It’s inevitable that you’ll experience sore muscles from time to time, especially if you challenge your body with new moves or a hard core workout.
Pushing yourself whilst exercising can cause microscopic tears in muscles, this coupled with inflammation leads to pain. Minor aches and pains are perfectly normal and are an indication that your muscles are being challenged as you get fitter and stronger.
These aches and pains, though sometimes unavoidable, can be soothed and here’s how…
I used to think that bath salts were a bunch of nonsense, but from the first time I used them I was sold. My skin felt soft and hydrated and my muscles felt rejuvenated, in fact my whole mind and body felt relaxed.
The theory is that as you soak in the tub the magnesium rich salts are absorbed through your skin, relieving pain and cramps. Furthermore, the warmth of the bath eases pain and encourages tight muscles to relax.
My favourite salts are Dr Salts 100% Dead Sea Muscle Therapy with Eucalyptus (I also like the one with Rose), Westlab Epsom Salts Reviving and Westlab Super Salt Epsom Muscle Relief. I also like these fun little bath tea bags my mum got me for Easter, especially the rose one, bath bliss.
Balms and Ointments
I don’t use balm and ointments that often so I haven’t tried that many out. I got a mini pot of natural muscle rub in my Christmas stocking and I have to say it does help when I’ve pulled a muscle. It tingles a little and provides gentle heat to the affected area, which seems to reduce the tightness of the muscle.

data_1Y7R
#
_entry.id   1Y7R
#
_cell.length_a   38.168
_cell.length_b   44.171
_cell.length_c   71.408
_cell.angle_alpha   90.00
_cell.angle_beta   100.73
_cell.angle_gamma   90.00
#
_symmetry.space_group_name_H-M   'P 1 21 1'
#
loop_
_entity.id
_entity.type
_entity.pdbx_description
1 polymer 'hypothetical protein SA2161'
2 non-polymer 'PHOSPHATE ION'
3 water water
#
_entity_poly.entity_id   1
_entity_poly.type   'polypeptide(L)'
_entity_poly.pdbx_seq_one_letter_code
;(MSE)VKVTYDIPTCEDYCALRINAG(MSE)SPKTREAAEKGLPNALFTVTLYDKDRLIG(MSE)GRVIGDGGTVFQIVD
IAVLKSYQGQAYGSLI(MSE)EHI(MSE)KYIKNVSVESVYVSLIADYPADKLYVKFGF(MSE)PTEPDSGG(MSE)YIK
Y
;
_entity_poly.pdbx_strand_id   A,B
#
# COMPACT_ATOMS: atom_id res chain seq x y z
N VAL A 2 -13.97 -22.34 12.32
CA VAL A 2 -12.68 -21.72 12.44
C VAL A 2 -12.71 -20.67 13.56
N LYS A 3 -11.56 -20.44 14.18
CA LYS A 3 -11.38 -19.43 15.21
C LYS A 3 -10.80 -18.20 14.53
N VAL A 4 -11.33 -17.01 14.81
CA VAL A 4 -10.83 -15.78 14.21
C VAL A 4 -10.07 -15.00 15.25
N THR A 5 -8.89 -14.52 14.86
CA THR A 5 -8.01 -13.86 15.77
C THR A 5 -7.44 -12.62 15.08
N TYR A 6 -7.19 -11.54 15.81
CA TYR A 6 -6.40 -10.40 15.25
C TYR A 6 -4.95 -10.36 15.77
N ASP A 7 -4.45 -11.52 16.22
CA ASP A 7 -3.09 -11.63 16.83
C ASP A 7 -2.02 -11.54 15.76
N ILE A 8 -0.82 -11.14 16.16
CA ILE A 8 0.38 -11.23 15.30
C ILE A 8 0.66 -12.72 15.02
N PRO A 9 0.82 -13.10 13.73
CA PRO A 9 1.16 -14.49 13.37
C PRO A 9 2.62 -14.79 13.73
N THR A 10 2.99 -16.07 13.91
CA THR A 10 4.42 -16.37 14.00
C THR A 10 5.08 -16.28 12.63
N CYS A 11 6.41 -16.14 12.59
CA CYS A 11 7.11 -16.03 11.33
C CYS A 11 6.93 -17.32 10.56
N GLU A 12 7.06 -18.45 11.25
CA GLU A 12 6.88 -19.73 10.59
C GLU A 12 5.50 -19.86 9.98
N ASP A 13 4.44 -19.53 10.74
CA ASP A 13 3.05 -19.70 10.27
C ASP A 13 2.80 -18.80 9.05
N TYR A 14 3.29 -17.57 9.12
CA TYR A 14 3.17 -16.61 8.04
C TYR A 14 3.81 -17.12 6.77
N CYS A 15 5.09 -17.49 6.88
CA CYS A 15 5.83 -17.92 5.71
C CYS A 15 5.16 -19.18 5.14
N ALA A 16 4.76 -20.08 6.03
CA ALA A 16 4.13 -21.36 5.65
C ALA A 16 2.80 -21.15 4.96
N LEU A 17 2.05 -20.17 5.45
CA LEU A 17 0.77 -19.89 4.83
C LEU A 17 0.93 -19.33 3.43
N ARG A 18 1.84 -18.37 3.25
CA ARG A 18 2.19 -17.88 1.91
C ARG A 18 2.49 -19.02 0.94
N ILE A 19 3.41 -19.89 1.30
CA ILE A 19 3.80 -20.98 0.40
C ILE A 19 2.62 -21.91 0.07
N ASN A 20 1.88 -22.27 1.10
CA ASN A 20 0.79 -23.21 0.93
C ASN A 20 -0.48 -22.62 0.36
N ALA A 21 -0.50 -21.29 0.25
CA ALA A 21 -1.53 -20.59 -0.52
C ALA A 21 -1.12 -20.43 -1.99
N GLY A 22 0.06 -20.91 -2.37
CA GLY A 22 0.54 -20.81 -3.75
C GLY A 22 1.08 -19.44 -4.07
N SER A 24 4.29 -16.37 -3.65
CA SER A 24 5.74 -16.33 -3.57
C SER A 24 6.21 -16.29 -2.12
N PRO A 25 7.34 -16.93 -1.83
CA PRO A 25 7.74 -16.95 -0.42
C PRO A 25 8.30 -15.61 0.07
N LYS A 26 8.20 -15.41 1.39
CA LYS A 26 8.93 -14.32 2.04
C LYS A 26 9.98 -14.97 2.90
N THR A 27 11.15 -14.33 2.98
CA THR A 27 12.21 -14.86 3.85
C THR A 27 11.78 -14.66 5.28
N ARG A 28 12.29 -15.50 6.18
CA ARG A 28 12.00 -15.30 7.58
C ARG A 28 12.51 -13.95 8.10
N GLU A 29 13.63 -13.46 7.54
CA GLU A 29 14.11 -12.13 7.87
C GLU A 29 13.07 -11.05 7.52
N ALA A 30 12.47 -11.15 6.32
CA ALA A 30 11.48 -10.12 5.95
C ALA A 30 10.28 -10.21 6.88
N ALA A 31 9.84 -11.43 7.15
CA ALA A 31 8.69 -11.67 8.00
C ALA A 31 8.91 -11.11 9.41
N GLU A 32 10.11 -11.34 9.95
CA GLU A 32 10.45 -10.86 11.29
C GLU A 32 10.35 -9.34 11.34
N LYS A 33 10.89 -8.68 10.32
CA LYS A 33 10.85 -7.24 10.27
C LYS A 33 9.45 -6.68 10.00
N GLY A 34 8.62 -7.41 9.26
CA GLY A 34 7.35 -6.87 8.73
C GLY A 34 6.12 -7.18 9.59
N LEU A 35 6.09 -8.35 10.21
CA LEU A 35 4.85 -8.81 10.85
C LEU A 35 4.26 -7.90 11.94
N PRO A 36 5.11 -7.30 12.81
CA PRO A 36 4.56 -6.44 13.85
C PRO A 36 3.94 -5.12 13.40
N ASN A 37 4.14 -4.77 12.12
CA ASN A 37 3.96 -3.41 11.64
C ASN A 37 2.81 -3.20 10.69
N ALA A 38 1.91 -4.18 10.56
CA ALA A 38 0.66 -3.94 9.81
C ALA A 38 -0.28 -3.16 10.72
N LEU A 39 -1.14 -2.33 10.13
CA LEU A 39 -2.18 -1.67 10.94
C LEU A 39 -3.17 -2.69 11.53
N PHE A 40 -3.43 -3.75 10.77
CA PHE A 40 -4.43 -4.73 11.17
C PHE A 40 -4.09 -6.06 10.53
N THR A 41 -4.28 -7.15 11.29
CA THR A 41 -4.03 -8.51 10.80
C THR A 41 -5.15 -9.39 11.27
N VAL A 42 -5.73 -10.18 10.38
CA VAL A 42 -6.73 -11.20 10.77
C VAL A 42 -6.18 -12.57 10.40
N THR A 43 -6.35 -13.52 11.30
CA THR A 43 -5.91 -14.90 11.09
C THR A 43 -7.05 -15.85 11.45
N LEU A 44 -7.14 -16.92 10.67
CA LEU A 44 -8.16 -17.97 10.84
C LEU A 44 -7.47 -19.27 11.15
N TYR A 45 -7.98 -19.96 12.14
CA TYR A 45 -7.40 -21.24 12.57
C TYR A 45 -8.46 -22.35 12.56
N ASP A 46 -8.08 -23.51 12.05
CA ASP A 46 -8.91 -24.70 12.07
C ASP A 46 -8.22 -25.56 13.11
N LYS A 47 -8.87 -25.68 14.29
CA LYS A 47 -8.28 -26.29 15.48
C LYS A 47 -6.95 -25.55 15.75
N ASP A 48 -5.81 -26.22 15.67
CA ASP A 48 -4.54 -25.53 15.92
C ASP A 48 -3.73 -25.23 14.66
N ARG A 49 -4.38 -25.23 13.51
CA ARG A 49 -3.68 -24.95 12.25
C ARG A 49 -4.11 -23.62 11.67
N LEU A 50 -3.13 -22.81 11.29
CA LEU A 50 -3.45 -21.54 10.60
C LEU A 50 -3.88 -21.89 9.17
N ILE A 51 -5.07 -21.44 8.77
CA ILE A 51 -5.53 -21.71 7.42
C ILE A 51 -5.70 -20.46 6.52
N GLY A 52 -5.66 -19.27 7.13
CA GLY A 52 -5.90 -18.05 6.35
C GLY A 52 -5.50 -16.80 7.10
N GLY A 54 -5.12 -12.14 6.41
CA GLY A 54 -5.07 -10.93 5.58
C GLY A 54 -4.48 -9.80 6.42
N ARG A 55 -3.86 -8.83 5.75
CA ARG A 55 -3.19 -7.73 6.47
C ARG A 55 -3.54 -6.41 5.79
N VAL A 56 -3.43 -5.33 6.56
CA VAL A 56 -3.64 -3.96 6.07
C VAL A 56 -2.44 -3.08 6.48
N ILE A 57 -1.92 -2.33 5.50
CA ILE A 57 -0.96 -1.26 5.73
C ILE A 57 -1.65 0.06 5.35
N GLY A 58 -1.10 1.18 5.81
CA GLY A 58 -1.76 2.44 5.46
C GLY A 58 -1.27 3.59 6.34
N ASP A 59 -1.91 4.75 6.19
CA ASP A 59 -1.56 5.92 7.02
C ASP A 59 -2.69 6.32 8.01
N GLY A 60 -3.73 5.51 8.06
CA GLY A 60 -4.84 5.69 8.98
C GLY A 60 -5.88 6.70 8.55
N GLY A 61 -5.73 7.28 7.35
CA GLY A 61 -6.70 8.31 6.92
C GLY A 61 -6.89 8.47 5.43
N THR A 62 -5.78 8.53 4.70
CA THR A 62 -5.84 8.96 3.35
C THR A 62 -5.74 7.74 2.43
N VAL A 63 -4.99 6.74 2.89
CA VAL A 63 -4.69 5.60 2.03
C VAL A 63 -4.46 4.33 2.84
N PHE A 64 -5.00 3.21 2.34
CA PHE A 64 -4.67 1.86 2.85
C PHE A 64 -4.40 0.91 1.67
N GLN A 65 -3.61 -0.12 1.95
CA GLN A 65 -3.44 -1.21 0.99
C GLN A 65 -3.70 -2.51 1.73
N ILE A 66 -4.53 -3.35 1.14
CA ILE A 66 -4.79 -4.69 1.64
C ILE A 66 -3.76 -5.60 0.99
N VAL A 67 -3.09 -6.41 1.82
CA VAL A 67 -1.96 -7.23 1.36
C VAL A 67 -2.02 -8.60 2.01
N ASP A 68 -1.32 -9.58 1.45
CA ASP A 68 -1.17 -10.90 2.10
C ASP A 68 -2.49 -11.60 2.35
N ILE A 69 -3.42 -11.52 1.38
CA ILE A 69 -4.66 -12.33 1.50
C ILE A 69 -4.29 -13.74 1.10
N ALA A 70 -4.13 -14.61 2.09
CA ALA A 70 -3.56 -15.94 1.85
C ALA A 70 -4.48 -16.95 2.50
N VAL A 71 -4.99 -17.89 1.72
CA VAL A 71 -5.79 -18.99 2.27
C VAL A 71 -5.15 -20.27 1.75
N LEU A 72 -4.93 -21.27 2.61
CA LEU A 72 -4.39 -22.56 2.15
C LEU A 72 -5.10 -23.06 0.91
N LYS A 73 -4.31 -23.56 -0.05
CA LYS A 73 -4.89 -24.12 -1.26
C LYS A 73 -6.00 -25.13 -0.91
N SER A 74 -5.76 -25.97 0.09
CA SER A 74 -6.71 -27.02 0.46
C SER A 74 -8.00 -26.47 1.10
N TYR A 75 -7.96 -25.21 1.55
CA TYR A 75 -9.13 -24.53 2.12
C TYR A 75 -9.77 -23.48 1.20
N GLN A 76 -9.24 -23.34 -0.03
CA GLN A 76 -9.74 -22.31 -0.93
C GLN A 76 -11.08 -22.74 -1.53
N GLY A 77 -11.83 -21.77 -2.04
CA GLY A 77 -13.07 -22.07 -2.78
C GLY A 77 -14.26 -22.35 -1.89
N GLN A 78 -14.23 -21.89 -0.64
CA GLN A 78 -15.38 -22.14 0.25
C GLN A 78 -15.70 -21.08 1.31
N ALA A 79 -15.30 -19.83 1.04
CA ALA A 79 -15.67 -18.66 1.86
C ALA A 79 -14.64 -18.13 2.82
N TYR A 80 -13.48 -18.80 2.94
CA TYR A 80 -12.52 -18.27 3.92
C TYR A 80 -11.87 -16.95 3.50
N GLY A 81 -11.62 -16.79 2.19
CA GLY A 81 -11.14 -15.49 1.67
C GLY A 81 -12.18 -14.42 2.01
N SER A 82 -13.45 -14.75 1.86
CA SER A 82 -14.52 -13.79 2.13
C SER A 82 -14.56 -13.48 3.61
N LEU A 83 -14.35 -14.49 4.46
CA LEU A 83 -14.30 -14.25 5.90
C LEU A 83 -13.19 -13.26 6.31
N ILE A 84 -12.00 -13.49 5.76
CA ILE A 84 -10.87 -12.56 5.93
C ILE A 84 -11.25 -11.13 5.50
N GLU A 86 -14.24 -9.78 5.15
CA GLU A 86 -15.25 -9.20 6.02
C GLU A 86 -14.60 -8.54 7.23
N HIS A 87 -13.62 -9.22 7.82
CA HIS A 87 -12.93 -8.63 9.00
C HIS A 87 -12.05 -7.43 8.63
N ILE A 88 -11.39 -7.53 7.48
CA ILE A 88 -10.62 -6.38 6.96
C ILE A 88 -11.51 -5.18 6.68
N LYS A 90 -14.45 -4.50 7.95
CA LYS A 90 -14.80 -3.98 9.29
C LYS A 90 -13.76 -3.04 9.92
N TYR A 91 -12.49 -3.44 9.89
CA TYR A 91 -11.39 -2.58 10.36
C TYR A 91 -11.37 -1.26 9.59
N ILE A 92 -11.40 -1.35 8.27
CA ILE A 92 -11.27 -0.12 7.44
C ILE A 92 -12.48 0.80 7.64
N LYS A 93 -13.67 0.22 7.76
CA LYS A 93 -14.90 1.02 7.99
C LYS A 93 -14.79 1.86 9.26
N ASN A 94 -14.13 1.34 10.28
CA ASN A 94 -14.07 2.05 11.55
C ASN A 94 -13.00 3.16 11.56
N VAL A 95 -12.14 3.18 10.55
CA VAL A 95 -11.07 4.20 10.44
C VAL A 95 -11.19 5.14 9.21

Massaging a really sore or torn muscle hurts, a lot. I recently did a leg workout outside and I don’t whether it was the new moves or the uneven ground, but for days afterwards the back of my legs ached. Honestly, I had to go up/down stairs with straight legs and rise from sitting with a grimace. I winced when massaging arnica oil into them but the brief pain helped with my muscle recovery.
Massaging reduces inflammation, muscle tightness and aids blood flow, meaning muscles repair and recover quicker. I personally like arnica oil which brings warmth and relief to stiff or painful muscles, it’s also great for sprains and bruises.
Whilst you sleep your body doesn’t need to use up much energy, therefore it is able to utilise all the food you have consumed in the day for protein synthesis (building muscle). Sleep deprivation prevents your body from making muscle and can increase your risk of injury.
Sleep is also the time when growth hormone is released, encouraging muscle recovery and regeneration.
In addition, the amount of sleep you get effects the food choices you make. A tired individual is more likely to opt for comforting, sugary, starchy foods compared to a well rested individual.
I am usually on my computer until late and struggle to get into bed before 11:30pm. Once I’m actually snuggled under my duvet, my mind is too preoccupied to sleep. So, I have made it a rule to turn all electronic devices off after 9:30pm, give myself time to relax and breathe deeply to clear my head, spend some time with my family, read and then smother my pillow in lavender.
It may seem that the best thing to do for sore achy muscles is to leave them alone and let them heal on their own, whilst you rest. However, doing nothing can add to recovery time and potentially leave you in more pain.
The cycle of a pulled muscle goes soreness -> muscle spasm -> contraction -> tightness. Stretching breaks this cycle. Plus, by stretching you’re potentially preventing future strains.
Take it Easy
Know when to give yourself break; you don’t want to make things worse. Listen to your body and respect what it needs. It might be worth taking your workouts a little easy whilst your muscles heal. Choose something low impact like walking, swimming, cycling, strength training, yoga, pilates etc.
I hope you find these to be achecellent remedies for your sore muscles. x
NOTE: aches and pains should be minor to mild, if you are experiencing major or prolonged pain seek medical help.